Telehealth is an area where 5G can improve patient care by delivering newly created medical images to a physician’s desk during patent visits, allowing remote treatment by specialists located in distant medical centres, reducing the need for seriously ill patients to travel and providing medical care to rural and inner-city areas. 5G-enabled telehealth can be used within hospitals to connect emergency rooms with specialists and allow doctors at the main location of a hospital system to connect with doctors and patients at other facilities in the same system.
The types of connected devices in the IoMT include:
The combination of data from these devices combines traditional patient data with wellness data that creates rich data sets and enables a growth in preventative healthcare, which is distinguished from medical interventions such as surgery.
Preventative healthcare also requires updated technology and data agreements in order to collect, generate and share data from medical and non-medical devices from different sources and for the use of data for overlapping purposes.
The “Solid” Internet Protocol and Individual Control of Personal Health and Wellness Data
The combination of health and wellness data will lead to a demand for individuals to have greater control over how this data is used and for what purposes. This includes the ability of individuals to monetise their data by providing it to various institutions for a range of research, product development, data analytics and other purposes. A means to accomplish this is provided by the “Solid” protocol, which stands for “socially linked data”.
Solid has been developed by Sir Tim Berners-Lee, the inventor of the World Wide Web, in collaboration with the Massachusetts Institute of Technology. It is a Web 3.0 “web decentralisation project” designed to give individuals more control over which persons and things access and use their data; “things” refers to the applications on the internet. In this sense, Solid is designed to provide more individual control than exists in the current World Wide Web where individuals have limited control over how their data can be collected and used.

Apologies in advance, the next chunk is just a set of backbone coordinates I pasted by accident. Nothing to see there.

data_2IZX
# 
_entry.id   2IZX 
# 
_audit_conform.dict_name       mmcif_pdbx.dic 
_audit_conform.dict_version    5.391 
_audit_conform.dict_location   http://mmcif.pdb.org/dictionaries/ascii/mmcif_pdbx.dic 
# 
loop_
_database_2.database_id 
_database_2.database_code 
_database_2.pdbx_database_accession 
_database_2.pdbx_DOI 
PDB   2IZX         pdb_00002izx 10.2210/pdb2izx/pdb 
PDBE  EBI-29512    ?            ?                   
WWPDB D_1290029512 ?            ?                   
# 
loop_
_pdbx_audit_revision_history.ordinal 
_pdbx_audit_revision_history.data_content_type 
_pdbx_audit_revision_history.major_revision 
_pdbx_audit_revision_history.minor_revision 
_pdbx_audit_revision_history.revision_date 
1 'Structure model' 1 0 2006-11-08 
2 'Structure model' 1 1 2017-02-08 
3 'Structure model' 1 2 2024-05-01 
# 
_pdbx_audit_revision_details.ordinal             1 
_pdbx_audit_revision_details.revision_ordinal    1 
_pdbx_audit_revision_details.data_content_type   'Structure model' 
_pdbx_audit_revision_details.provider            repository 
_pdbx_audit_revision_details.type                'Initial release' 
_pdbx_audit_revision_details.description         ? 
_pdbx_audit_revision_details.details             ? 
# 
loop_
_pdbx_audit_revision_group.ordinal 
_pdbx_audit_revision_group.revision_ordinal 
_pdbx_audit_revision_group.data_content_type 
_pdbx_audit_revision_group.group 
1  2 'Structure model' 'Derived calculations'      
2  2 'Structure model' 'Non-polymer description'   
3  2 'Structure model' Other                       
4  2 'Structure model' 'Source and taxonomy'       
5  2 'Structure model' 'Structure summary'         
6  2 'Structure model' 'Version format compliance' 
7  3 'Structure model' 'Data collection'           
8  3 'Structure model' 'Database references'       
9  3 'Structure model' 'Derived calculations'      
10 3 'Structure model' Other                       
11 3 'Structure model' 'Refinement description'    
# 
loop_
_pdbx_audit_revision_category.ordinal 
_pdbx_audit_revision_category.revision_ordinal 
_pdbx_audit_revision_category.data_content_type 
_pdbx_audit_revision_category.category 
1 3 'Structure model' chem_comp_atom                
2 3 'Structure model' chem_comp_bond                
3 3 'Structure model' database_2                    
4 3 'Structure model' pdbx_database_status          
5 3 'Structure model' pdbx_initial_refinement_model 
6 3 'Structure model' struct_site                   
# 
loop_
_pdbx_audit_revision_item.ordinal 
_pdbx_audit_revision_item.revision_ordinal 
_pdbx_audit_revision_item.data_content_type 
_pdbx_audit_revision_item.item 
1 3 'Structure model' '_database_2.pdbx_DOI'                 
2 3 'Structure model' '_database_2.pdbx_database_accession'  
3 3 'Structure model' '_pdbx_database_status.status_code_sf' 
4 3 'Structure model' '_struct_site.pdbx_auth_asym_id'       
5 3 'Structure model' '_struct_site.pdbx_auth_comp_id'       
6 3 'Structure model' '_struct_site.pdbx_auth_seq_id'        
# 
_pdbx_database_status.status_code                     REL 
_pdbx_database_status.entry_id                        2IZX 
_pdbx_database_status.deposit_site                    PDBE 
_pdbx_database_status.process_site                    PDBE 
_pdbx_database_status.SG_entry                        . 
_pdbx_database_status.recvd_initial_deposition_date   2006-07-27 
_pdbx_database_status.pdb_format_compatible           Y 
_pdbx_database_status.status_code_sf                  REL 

Solid makes use of “pods” (personal online data storage), which are storage areas controlled by individuals and which function as secure, personal web servers for data. Each pod has access rules that are specific to it. Individuals have the right to grant or revoke access to data in their pods (an individual can have more than one pod). Any person or application that accesses data in a pod uses a unique ID. Solid’s access control system uses these IDs to check whether an entity or internet application has the right to access and use data in the pod.
The connection between AI and Solid is that an individual can use AI to determine which data to load into the pod. The individual controls the machine learning algorithm and can change algorithms and thus the data loaded into the pod. The algorithm can be trained to screen for data features to be included and excluded from the pod. Because a pod controls access to and use of the data, it indirectly controls the use of a third-party AI to which the pod owner has granted use rights. Individuals can also use self-service AI to perform machine learning and data analytics on their own data and to determine whether the data set includes all or only part of health and wellness data.
From another perspective, such data analytics can guide individuals in deciding which data to include in their pod, or if they have more than one pod, to decide which data to include in each pod. Each pod can in turn operate according to separate rules for access and use of data sets by third parties and by “things” such as software programs.